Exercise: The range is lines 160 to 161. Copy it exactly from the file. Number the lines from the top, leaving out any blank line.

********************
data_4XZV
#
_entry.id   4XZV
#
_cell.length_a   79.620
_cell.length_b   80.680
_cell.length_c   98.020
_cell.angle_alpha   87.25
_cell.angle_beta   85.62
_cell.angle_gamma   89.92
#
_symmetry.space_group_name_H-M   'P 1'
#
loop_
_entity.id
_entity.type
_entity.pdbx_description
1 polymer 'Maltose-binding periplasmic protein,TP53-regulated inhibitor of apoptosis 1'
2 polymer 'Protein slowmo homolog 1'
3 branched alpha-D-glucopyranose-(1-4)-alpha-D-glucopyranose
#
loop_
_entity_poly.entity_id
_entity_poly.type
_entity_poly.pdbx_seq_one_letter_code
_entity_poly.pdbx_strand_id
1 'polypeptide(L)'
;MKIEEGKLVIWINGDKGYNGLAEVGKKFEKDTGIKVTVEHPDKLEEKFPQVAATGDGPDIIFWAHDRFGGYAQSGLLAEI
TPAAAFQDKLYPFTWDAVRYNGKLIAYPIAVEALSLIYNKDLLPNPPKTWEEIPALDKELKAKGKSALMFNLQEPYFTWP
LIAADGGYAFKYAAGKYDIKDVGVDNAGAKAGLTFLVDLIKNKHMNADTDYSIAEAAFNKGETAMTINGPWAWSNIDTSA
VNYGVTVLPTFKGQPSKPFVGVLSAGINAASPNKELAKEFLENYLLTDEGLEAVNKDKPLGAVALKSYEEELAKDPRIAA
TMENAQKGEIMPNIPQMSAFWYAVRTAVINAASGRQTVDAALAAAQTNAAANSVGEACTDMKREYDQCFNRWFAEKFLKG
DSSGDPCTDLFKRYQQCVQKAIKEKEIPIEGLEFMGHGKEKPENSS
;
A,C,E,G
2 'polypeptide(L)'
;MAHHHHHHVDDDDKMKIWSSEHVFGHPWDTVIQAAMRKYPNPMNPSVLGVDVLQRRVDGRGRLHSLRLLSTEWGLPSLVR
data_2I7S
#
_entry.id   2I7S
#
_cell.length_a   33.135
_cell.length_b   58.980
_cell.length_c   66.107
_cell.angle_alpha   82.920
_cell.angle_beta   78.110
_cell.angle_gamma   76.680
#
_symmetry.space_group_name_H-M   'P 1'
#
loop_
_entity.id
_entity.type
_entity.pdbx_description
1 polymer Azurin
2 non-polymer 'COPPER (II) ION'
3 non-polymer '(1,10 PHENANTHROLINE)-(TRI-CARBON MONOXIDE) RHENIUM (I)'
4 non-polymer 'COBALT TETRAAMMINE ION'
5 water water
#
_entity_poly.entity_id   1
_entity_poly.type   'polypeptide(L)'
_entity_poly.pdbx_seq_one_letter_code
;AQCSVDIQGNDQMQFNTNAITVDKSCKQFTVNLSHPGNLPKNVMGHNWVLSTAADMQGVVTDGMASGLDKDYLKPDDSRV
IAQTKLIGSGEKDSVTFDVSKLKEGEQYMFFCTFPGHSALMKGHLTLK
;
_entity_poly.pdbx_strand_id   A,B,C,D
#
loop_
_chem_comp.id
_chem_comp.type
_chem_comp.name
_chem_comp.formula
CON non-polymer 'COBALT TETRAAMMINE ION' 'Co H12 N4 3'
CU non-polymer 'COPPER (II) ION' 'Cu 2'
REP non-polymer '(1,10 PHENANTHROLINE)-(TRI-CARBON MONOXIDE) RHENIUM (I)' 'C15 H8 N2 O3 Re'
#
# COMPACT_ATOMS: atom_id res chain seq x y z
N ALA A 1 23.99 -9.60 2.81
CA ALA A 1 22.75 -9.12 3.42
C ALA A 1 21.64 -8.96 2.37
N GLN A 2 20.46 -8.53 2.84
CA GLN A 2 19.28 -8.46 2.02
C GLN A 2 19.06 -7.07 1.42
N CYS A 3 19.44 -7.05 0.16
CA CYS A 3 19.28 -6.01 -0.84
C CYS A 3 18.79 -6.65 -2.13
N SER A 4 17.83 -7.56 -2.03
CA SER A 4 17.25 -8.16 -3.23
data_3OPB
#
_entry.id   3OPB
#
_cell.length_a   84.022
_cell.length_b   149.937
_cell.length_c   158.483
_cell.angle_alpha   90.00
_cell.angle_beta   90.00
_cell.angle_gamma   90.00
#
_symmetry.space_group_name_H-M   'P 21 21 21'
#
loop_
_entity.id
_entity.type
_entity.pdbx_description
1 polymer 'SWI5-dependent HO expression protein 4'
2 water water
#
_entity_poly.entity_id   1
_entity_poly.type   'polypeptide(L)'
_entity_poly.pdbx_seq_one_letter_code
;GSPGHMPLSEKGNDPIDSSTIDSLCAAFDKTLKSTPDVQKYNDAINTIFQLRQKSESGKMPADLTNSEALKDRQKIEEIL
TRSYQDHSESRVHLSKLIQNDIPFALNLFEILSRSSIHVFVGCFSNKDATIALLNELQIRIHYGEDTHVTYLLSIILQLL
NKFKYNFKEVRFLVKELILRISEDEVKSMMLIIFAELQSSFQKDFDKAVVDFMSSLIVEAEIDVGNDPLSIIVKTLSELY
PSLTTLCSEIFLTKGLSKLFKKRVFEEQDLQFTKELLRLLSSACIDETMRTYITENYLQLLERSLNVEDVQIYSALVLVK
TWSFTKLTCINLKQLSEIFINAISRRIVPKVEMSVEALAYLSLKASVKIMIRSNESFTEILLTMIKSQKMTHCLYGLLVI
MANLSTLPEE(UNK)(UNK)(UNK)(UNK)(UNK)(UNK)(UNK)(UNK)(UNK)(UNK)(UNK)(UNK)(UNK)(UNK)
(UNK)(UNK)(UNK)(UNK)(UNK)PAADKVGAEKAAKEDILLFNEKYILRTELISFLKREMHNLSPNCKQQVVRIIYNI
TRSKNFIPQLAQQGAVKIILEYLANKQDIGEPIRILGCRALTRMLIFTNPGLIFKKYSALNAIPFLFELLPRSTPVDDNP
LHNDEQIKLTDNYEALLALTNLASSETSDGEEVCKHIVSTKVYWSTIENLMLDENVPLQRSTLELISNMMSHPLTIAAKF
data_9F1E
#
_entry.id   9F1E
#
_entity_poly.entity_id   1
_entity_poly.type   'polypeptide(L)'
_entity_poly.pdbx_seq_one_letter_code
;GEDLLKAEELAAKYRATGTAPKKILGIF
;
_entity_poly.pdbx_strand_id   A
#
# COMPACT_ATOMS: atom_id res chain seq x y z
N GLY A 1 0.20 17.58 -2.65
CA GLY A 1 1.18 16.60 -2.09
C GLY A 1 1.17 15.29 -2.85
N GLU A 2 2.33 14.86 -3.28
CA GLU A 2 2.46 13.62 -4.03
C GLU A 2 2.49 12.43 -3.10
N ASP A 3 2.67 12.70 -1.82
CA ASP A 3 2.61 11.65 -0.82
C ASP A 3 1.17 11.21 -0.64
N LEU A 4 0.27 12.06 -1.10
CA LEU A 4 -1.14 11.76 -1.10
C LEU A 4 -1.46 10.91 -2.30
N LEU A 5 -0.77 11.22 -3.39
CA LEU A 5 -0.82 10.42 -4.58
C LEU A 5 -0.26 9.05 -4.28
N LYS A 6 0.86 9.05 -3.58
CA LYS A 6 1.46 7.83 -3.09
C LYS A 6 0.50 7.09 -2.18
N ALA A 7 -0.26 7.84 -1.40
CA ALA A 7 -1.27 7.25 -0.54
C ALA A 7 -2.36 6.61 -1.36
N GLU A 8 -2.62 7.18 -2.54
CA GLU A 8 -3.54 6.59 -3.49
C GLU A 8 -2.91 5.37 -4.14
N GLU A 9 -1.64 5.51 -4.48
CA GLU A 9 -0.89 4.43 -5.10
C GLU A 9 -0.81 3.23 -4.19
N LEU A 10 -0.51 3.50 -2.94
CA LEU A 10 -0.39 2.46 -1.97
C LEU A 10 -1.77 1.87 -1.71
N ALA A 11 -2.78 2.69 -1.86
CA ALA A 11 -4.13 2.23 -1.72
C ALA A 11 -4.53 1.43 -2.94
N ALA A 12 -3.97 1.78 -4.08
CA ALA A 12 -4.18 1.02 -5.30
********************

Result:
C GLU A 9 -0.81 3.23 -4.19
N LEU A 10 -0.51 3.50 -2.94